Plaintiff should have no interaction with the public and
occasional interaction with co-workers. Id. The ALJ
concluded, based upon the RFC and the Vocational Expert's
(“VE”) testimony, Plaintiff could work as a linen
room attendant, retail ticket stubber, and order filler. R.
raises issues with the ALJ's analysis of the opinions of
two treating medical providers - Dr. McGuire and Dr. Fadare -
and the opinion of a non-examining physician - Dr. Burstin.
Generally, a treating physician's opinion is given more
weight than other sources in a disability proceeding. 20
C.F.R. § 404.1527(c)(2). A treating physician's
opinion may be disregarded if it is unsupported by clinical
or other data or is contrary to the weight of the remaining
evidence in the record. See e.g., Anderson, 696 F.3d
at 793-94; Pena v. Chater, 76 F.3d 906, 908 (8th
Cir. 1996). Ultimately, the ALJ must “give good
reasons” to explain the weight given the treating
physician's opinion. 20 C.F.R. § 404.1527(c)(2);
Anderson, 696 F.3d at 793.
afforded little weight to the opinion of Dr. McGuire. R. at
25. In January 2012, Dr. McGuire executed a Medical Source
Statement - Mental wherein she opined Plaintiff had moderate
limitations in understanding and memory, marked and moderate
limitations in sustaining concentration and persistence,
marked limitation in maintaining regular attendance and being
punctual, marked limitation in the ability to complete a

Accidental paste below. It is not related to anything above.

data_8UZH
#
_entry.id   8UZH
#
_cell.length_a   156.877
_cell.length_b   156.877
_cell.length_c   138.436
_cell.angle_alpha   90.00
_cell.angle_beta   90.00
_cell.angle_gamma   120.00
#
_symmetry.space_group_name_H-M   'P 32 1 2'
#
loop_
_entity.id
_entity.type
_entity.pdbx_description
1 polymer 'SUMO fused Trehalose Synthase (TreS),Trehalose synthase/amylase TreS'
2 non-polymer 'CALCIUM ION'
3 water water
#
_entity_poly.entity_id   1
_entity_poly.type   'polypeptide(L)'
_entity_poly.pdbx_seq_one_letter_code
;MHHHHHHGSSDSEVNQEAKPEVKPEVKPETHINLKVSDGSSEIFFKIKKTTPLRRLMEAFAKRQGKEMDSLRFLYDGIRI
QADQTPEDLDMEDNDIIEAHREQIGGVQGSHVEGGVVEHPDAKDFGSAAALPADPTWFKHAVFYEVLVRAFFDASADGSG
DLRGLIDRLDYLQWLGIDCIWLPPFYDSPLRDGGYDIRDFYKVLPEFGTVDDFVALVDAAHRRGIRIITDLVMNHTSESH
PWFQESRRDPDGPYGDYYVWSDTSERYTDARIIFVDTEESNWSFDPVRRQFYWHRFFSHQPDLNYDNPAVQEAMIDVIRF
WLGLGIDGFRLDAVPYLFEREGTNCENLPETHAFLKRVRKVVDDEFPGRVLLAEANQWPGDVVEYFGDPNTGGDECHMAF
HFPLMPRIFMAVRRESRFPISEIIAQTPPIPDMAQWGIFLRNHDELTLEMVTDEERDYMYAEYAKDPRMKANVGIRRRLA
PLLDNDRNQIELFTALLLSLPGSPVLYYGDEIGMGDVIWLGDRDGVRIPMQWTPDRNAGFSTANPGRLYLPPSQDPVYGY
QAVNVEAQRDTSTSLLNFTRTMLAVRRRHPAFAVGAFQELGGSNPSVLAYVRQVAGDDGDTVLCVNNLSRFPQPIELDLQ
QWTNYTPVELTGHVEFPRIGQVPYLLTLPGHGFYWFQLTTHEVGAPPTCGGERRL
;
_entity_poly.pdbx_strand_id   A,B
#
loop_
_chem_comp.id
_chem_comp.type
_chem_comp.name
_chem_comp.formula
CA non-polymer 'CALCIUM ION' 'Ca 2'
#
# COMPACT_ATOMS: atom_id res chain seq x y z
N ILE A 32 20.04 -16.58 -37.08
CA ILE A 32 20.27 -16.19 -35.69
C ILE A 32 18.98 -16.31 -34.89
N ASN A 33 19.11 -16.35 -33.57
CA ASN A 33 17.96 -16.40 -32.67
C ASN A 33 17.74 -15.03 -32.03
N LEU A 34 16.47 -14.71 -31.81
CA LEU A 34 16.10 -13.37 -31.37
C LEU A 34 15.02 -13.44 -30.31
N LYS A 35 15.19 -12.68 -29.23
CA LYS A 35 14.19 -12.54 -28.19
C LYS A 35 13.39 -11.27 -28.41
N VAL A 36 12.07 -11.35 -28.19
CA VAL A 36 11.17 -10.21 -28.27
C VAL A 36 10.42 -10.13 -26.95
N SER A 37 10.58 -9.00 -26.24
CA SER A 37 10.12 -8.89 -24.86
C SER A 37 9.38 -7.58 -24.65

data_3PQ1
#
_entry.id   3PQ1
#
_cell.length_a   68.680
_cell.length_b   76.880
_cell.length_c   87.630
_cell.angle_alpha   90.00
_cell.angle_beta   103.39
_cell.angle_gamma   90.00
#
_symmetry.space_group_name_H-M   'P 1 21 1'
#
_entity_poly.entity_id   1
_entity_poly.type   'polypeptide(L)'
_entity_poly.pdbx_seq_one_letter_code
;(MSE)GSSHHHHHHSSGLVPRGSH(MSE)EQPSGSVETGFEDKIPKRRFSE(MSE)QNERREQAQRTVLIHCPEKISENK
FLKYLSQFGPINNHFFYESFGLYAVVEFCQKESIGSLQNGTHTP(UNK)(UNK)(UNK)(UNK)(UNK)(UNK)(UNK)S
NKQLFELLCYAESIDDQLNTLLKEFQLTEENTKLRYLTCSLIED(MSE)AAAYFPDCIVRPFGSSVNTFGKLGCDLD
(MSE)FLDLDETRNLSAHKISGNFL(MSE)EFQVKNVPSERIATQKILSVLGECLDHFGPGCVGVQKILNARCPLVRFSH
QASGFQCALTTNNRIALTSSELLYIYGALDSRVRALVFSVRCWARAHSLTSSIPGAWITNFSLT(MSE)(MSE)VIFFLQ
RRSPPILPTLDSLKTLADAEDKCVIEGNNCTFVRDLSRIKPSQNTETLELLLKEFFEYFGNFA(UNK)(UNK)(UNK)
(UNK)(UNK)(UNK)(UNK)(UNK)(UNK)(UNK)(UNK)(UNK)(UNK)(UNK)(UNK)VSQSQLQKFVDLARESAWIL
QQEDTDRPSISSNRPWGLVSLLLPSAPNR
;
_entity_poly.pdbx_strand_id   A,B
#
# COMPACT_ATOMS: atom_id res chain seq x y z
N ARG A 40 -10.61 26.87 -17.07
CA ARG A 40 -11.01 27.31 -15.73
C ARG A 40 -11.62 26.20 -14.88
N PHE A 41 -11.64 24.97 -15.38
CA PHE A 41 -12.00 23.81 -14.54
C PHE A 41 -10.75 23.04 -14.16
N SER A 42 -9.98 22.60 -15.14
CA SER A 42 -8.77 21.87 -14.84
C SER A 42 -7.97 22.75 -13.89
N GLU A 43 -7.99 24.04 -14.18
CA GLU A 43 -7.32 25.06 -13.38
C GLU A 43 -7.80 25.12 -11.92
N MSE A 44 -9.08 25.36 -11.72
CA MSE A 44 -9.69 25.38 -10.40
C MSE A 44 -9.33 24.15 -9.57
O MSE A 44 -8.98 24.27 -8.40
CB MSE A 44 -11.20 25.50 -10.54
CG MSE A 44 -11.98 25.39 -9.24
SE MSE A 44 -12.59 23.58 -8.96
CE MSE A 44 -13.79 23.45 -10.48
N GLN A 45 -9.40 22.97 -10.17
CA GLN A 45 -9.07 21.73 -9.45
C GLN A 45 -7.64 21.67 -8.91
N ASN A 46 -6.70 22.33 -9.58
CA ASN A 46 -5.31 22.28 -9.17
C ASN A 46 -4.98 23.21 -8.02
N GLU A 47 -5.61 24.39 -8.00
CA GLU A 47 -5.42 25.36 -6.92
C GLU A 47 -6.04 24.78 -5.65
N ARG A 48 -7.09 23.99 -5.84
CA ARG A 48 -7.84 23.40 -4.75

normal workday, and moderate limitations in social
interactions. R. at 565-66.
affording little weight to Dr. McGuire's opinion, the ALJ
determined “the marked limitations [set by Dr. McGuire]
are inconsistent with the claimant's daily activities
discussed above, including, but not limited to, her caring
for her son and her past care for her grandfather, all of
which demonstrate a mental capacity greater than that opined
by Dr. McGuire.” Id. The ALJ further concluded
Dr. McGuire's opinion was inconsistent with her treatment
records, which reported normal mental status examinations and
stable symptoms when Plaintiff was compliant with medication.
Id. The ALJ also found there was “no
indication from [Dr. McGuire's] treatment records that
the claimant i[s] unable to maintain regular attendance or
complete a normal workweek when complaint with her
medication.” Id. The ALJ noted one of
Plaintiff's previous employers reported she had no
problems with attendance or tardiness, which was inconsistent
with Dr. McGuire's opinion that Plaintiff would be unable
to maintain regular attendance and punctuality. R. at 25,
Court reviewed the record and finds substantial evidence
(including but not limited to Plaintiff's testimony, Dr.
McGuire's treatment notes, and Plaintiff's former
employer's report) supports the ALJ's decision to
discount the opinion of Dr. McGuire. See R. 84-85,
89-99, 128-31, 412, 425-26, 606-07, 609-10, 1035-36, 1043-44.
Dr. McGuire's treatment notes alone do not support her
opinion that Plaintiff is markedly or moderately limited in
certain functioning areas. Instead, Dr. McGuire's
treatment notes reflect an individual with less severe
restrictions and limitations. See R. 425-26, 606-07,
609-10, 1035-36, 1043-44. Thus, the Court affirms
Defendant's decision in this respect.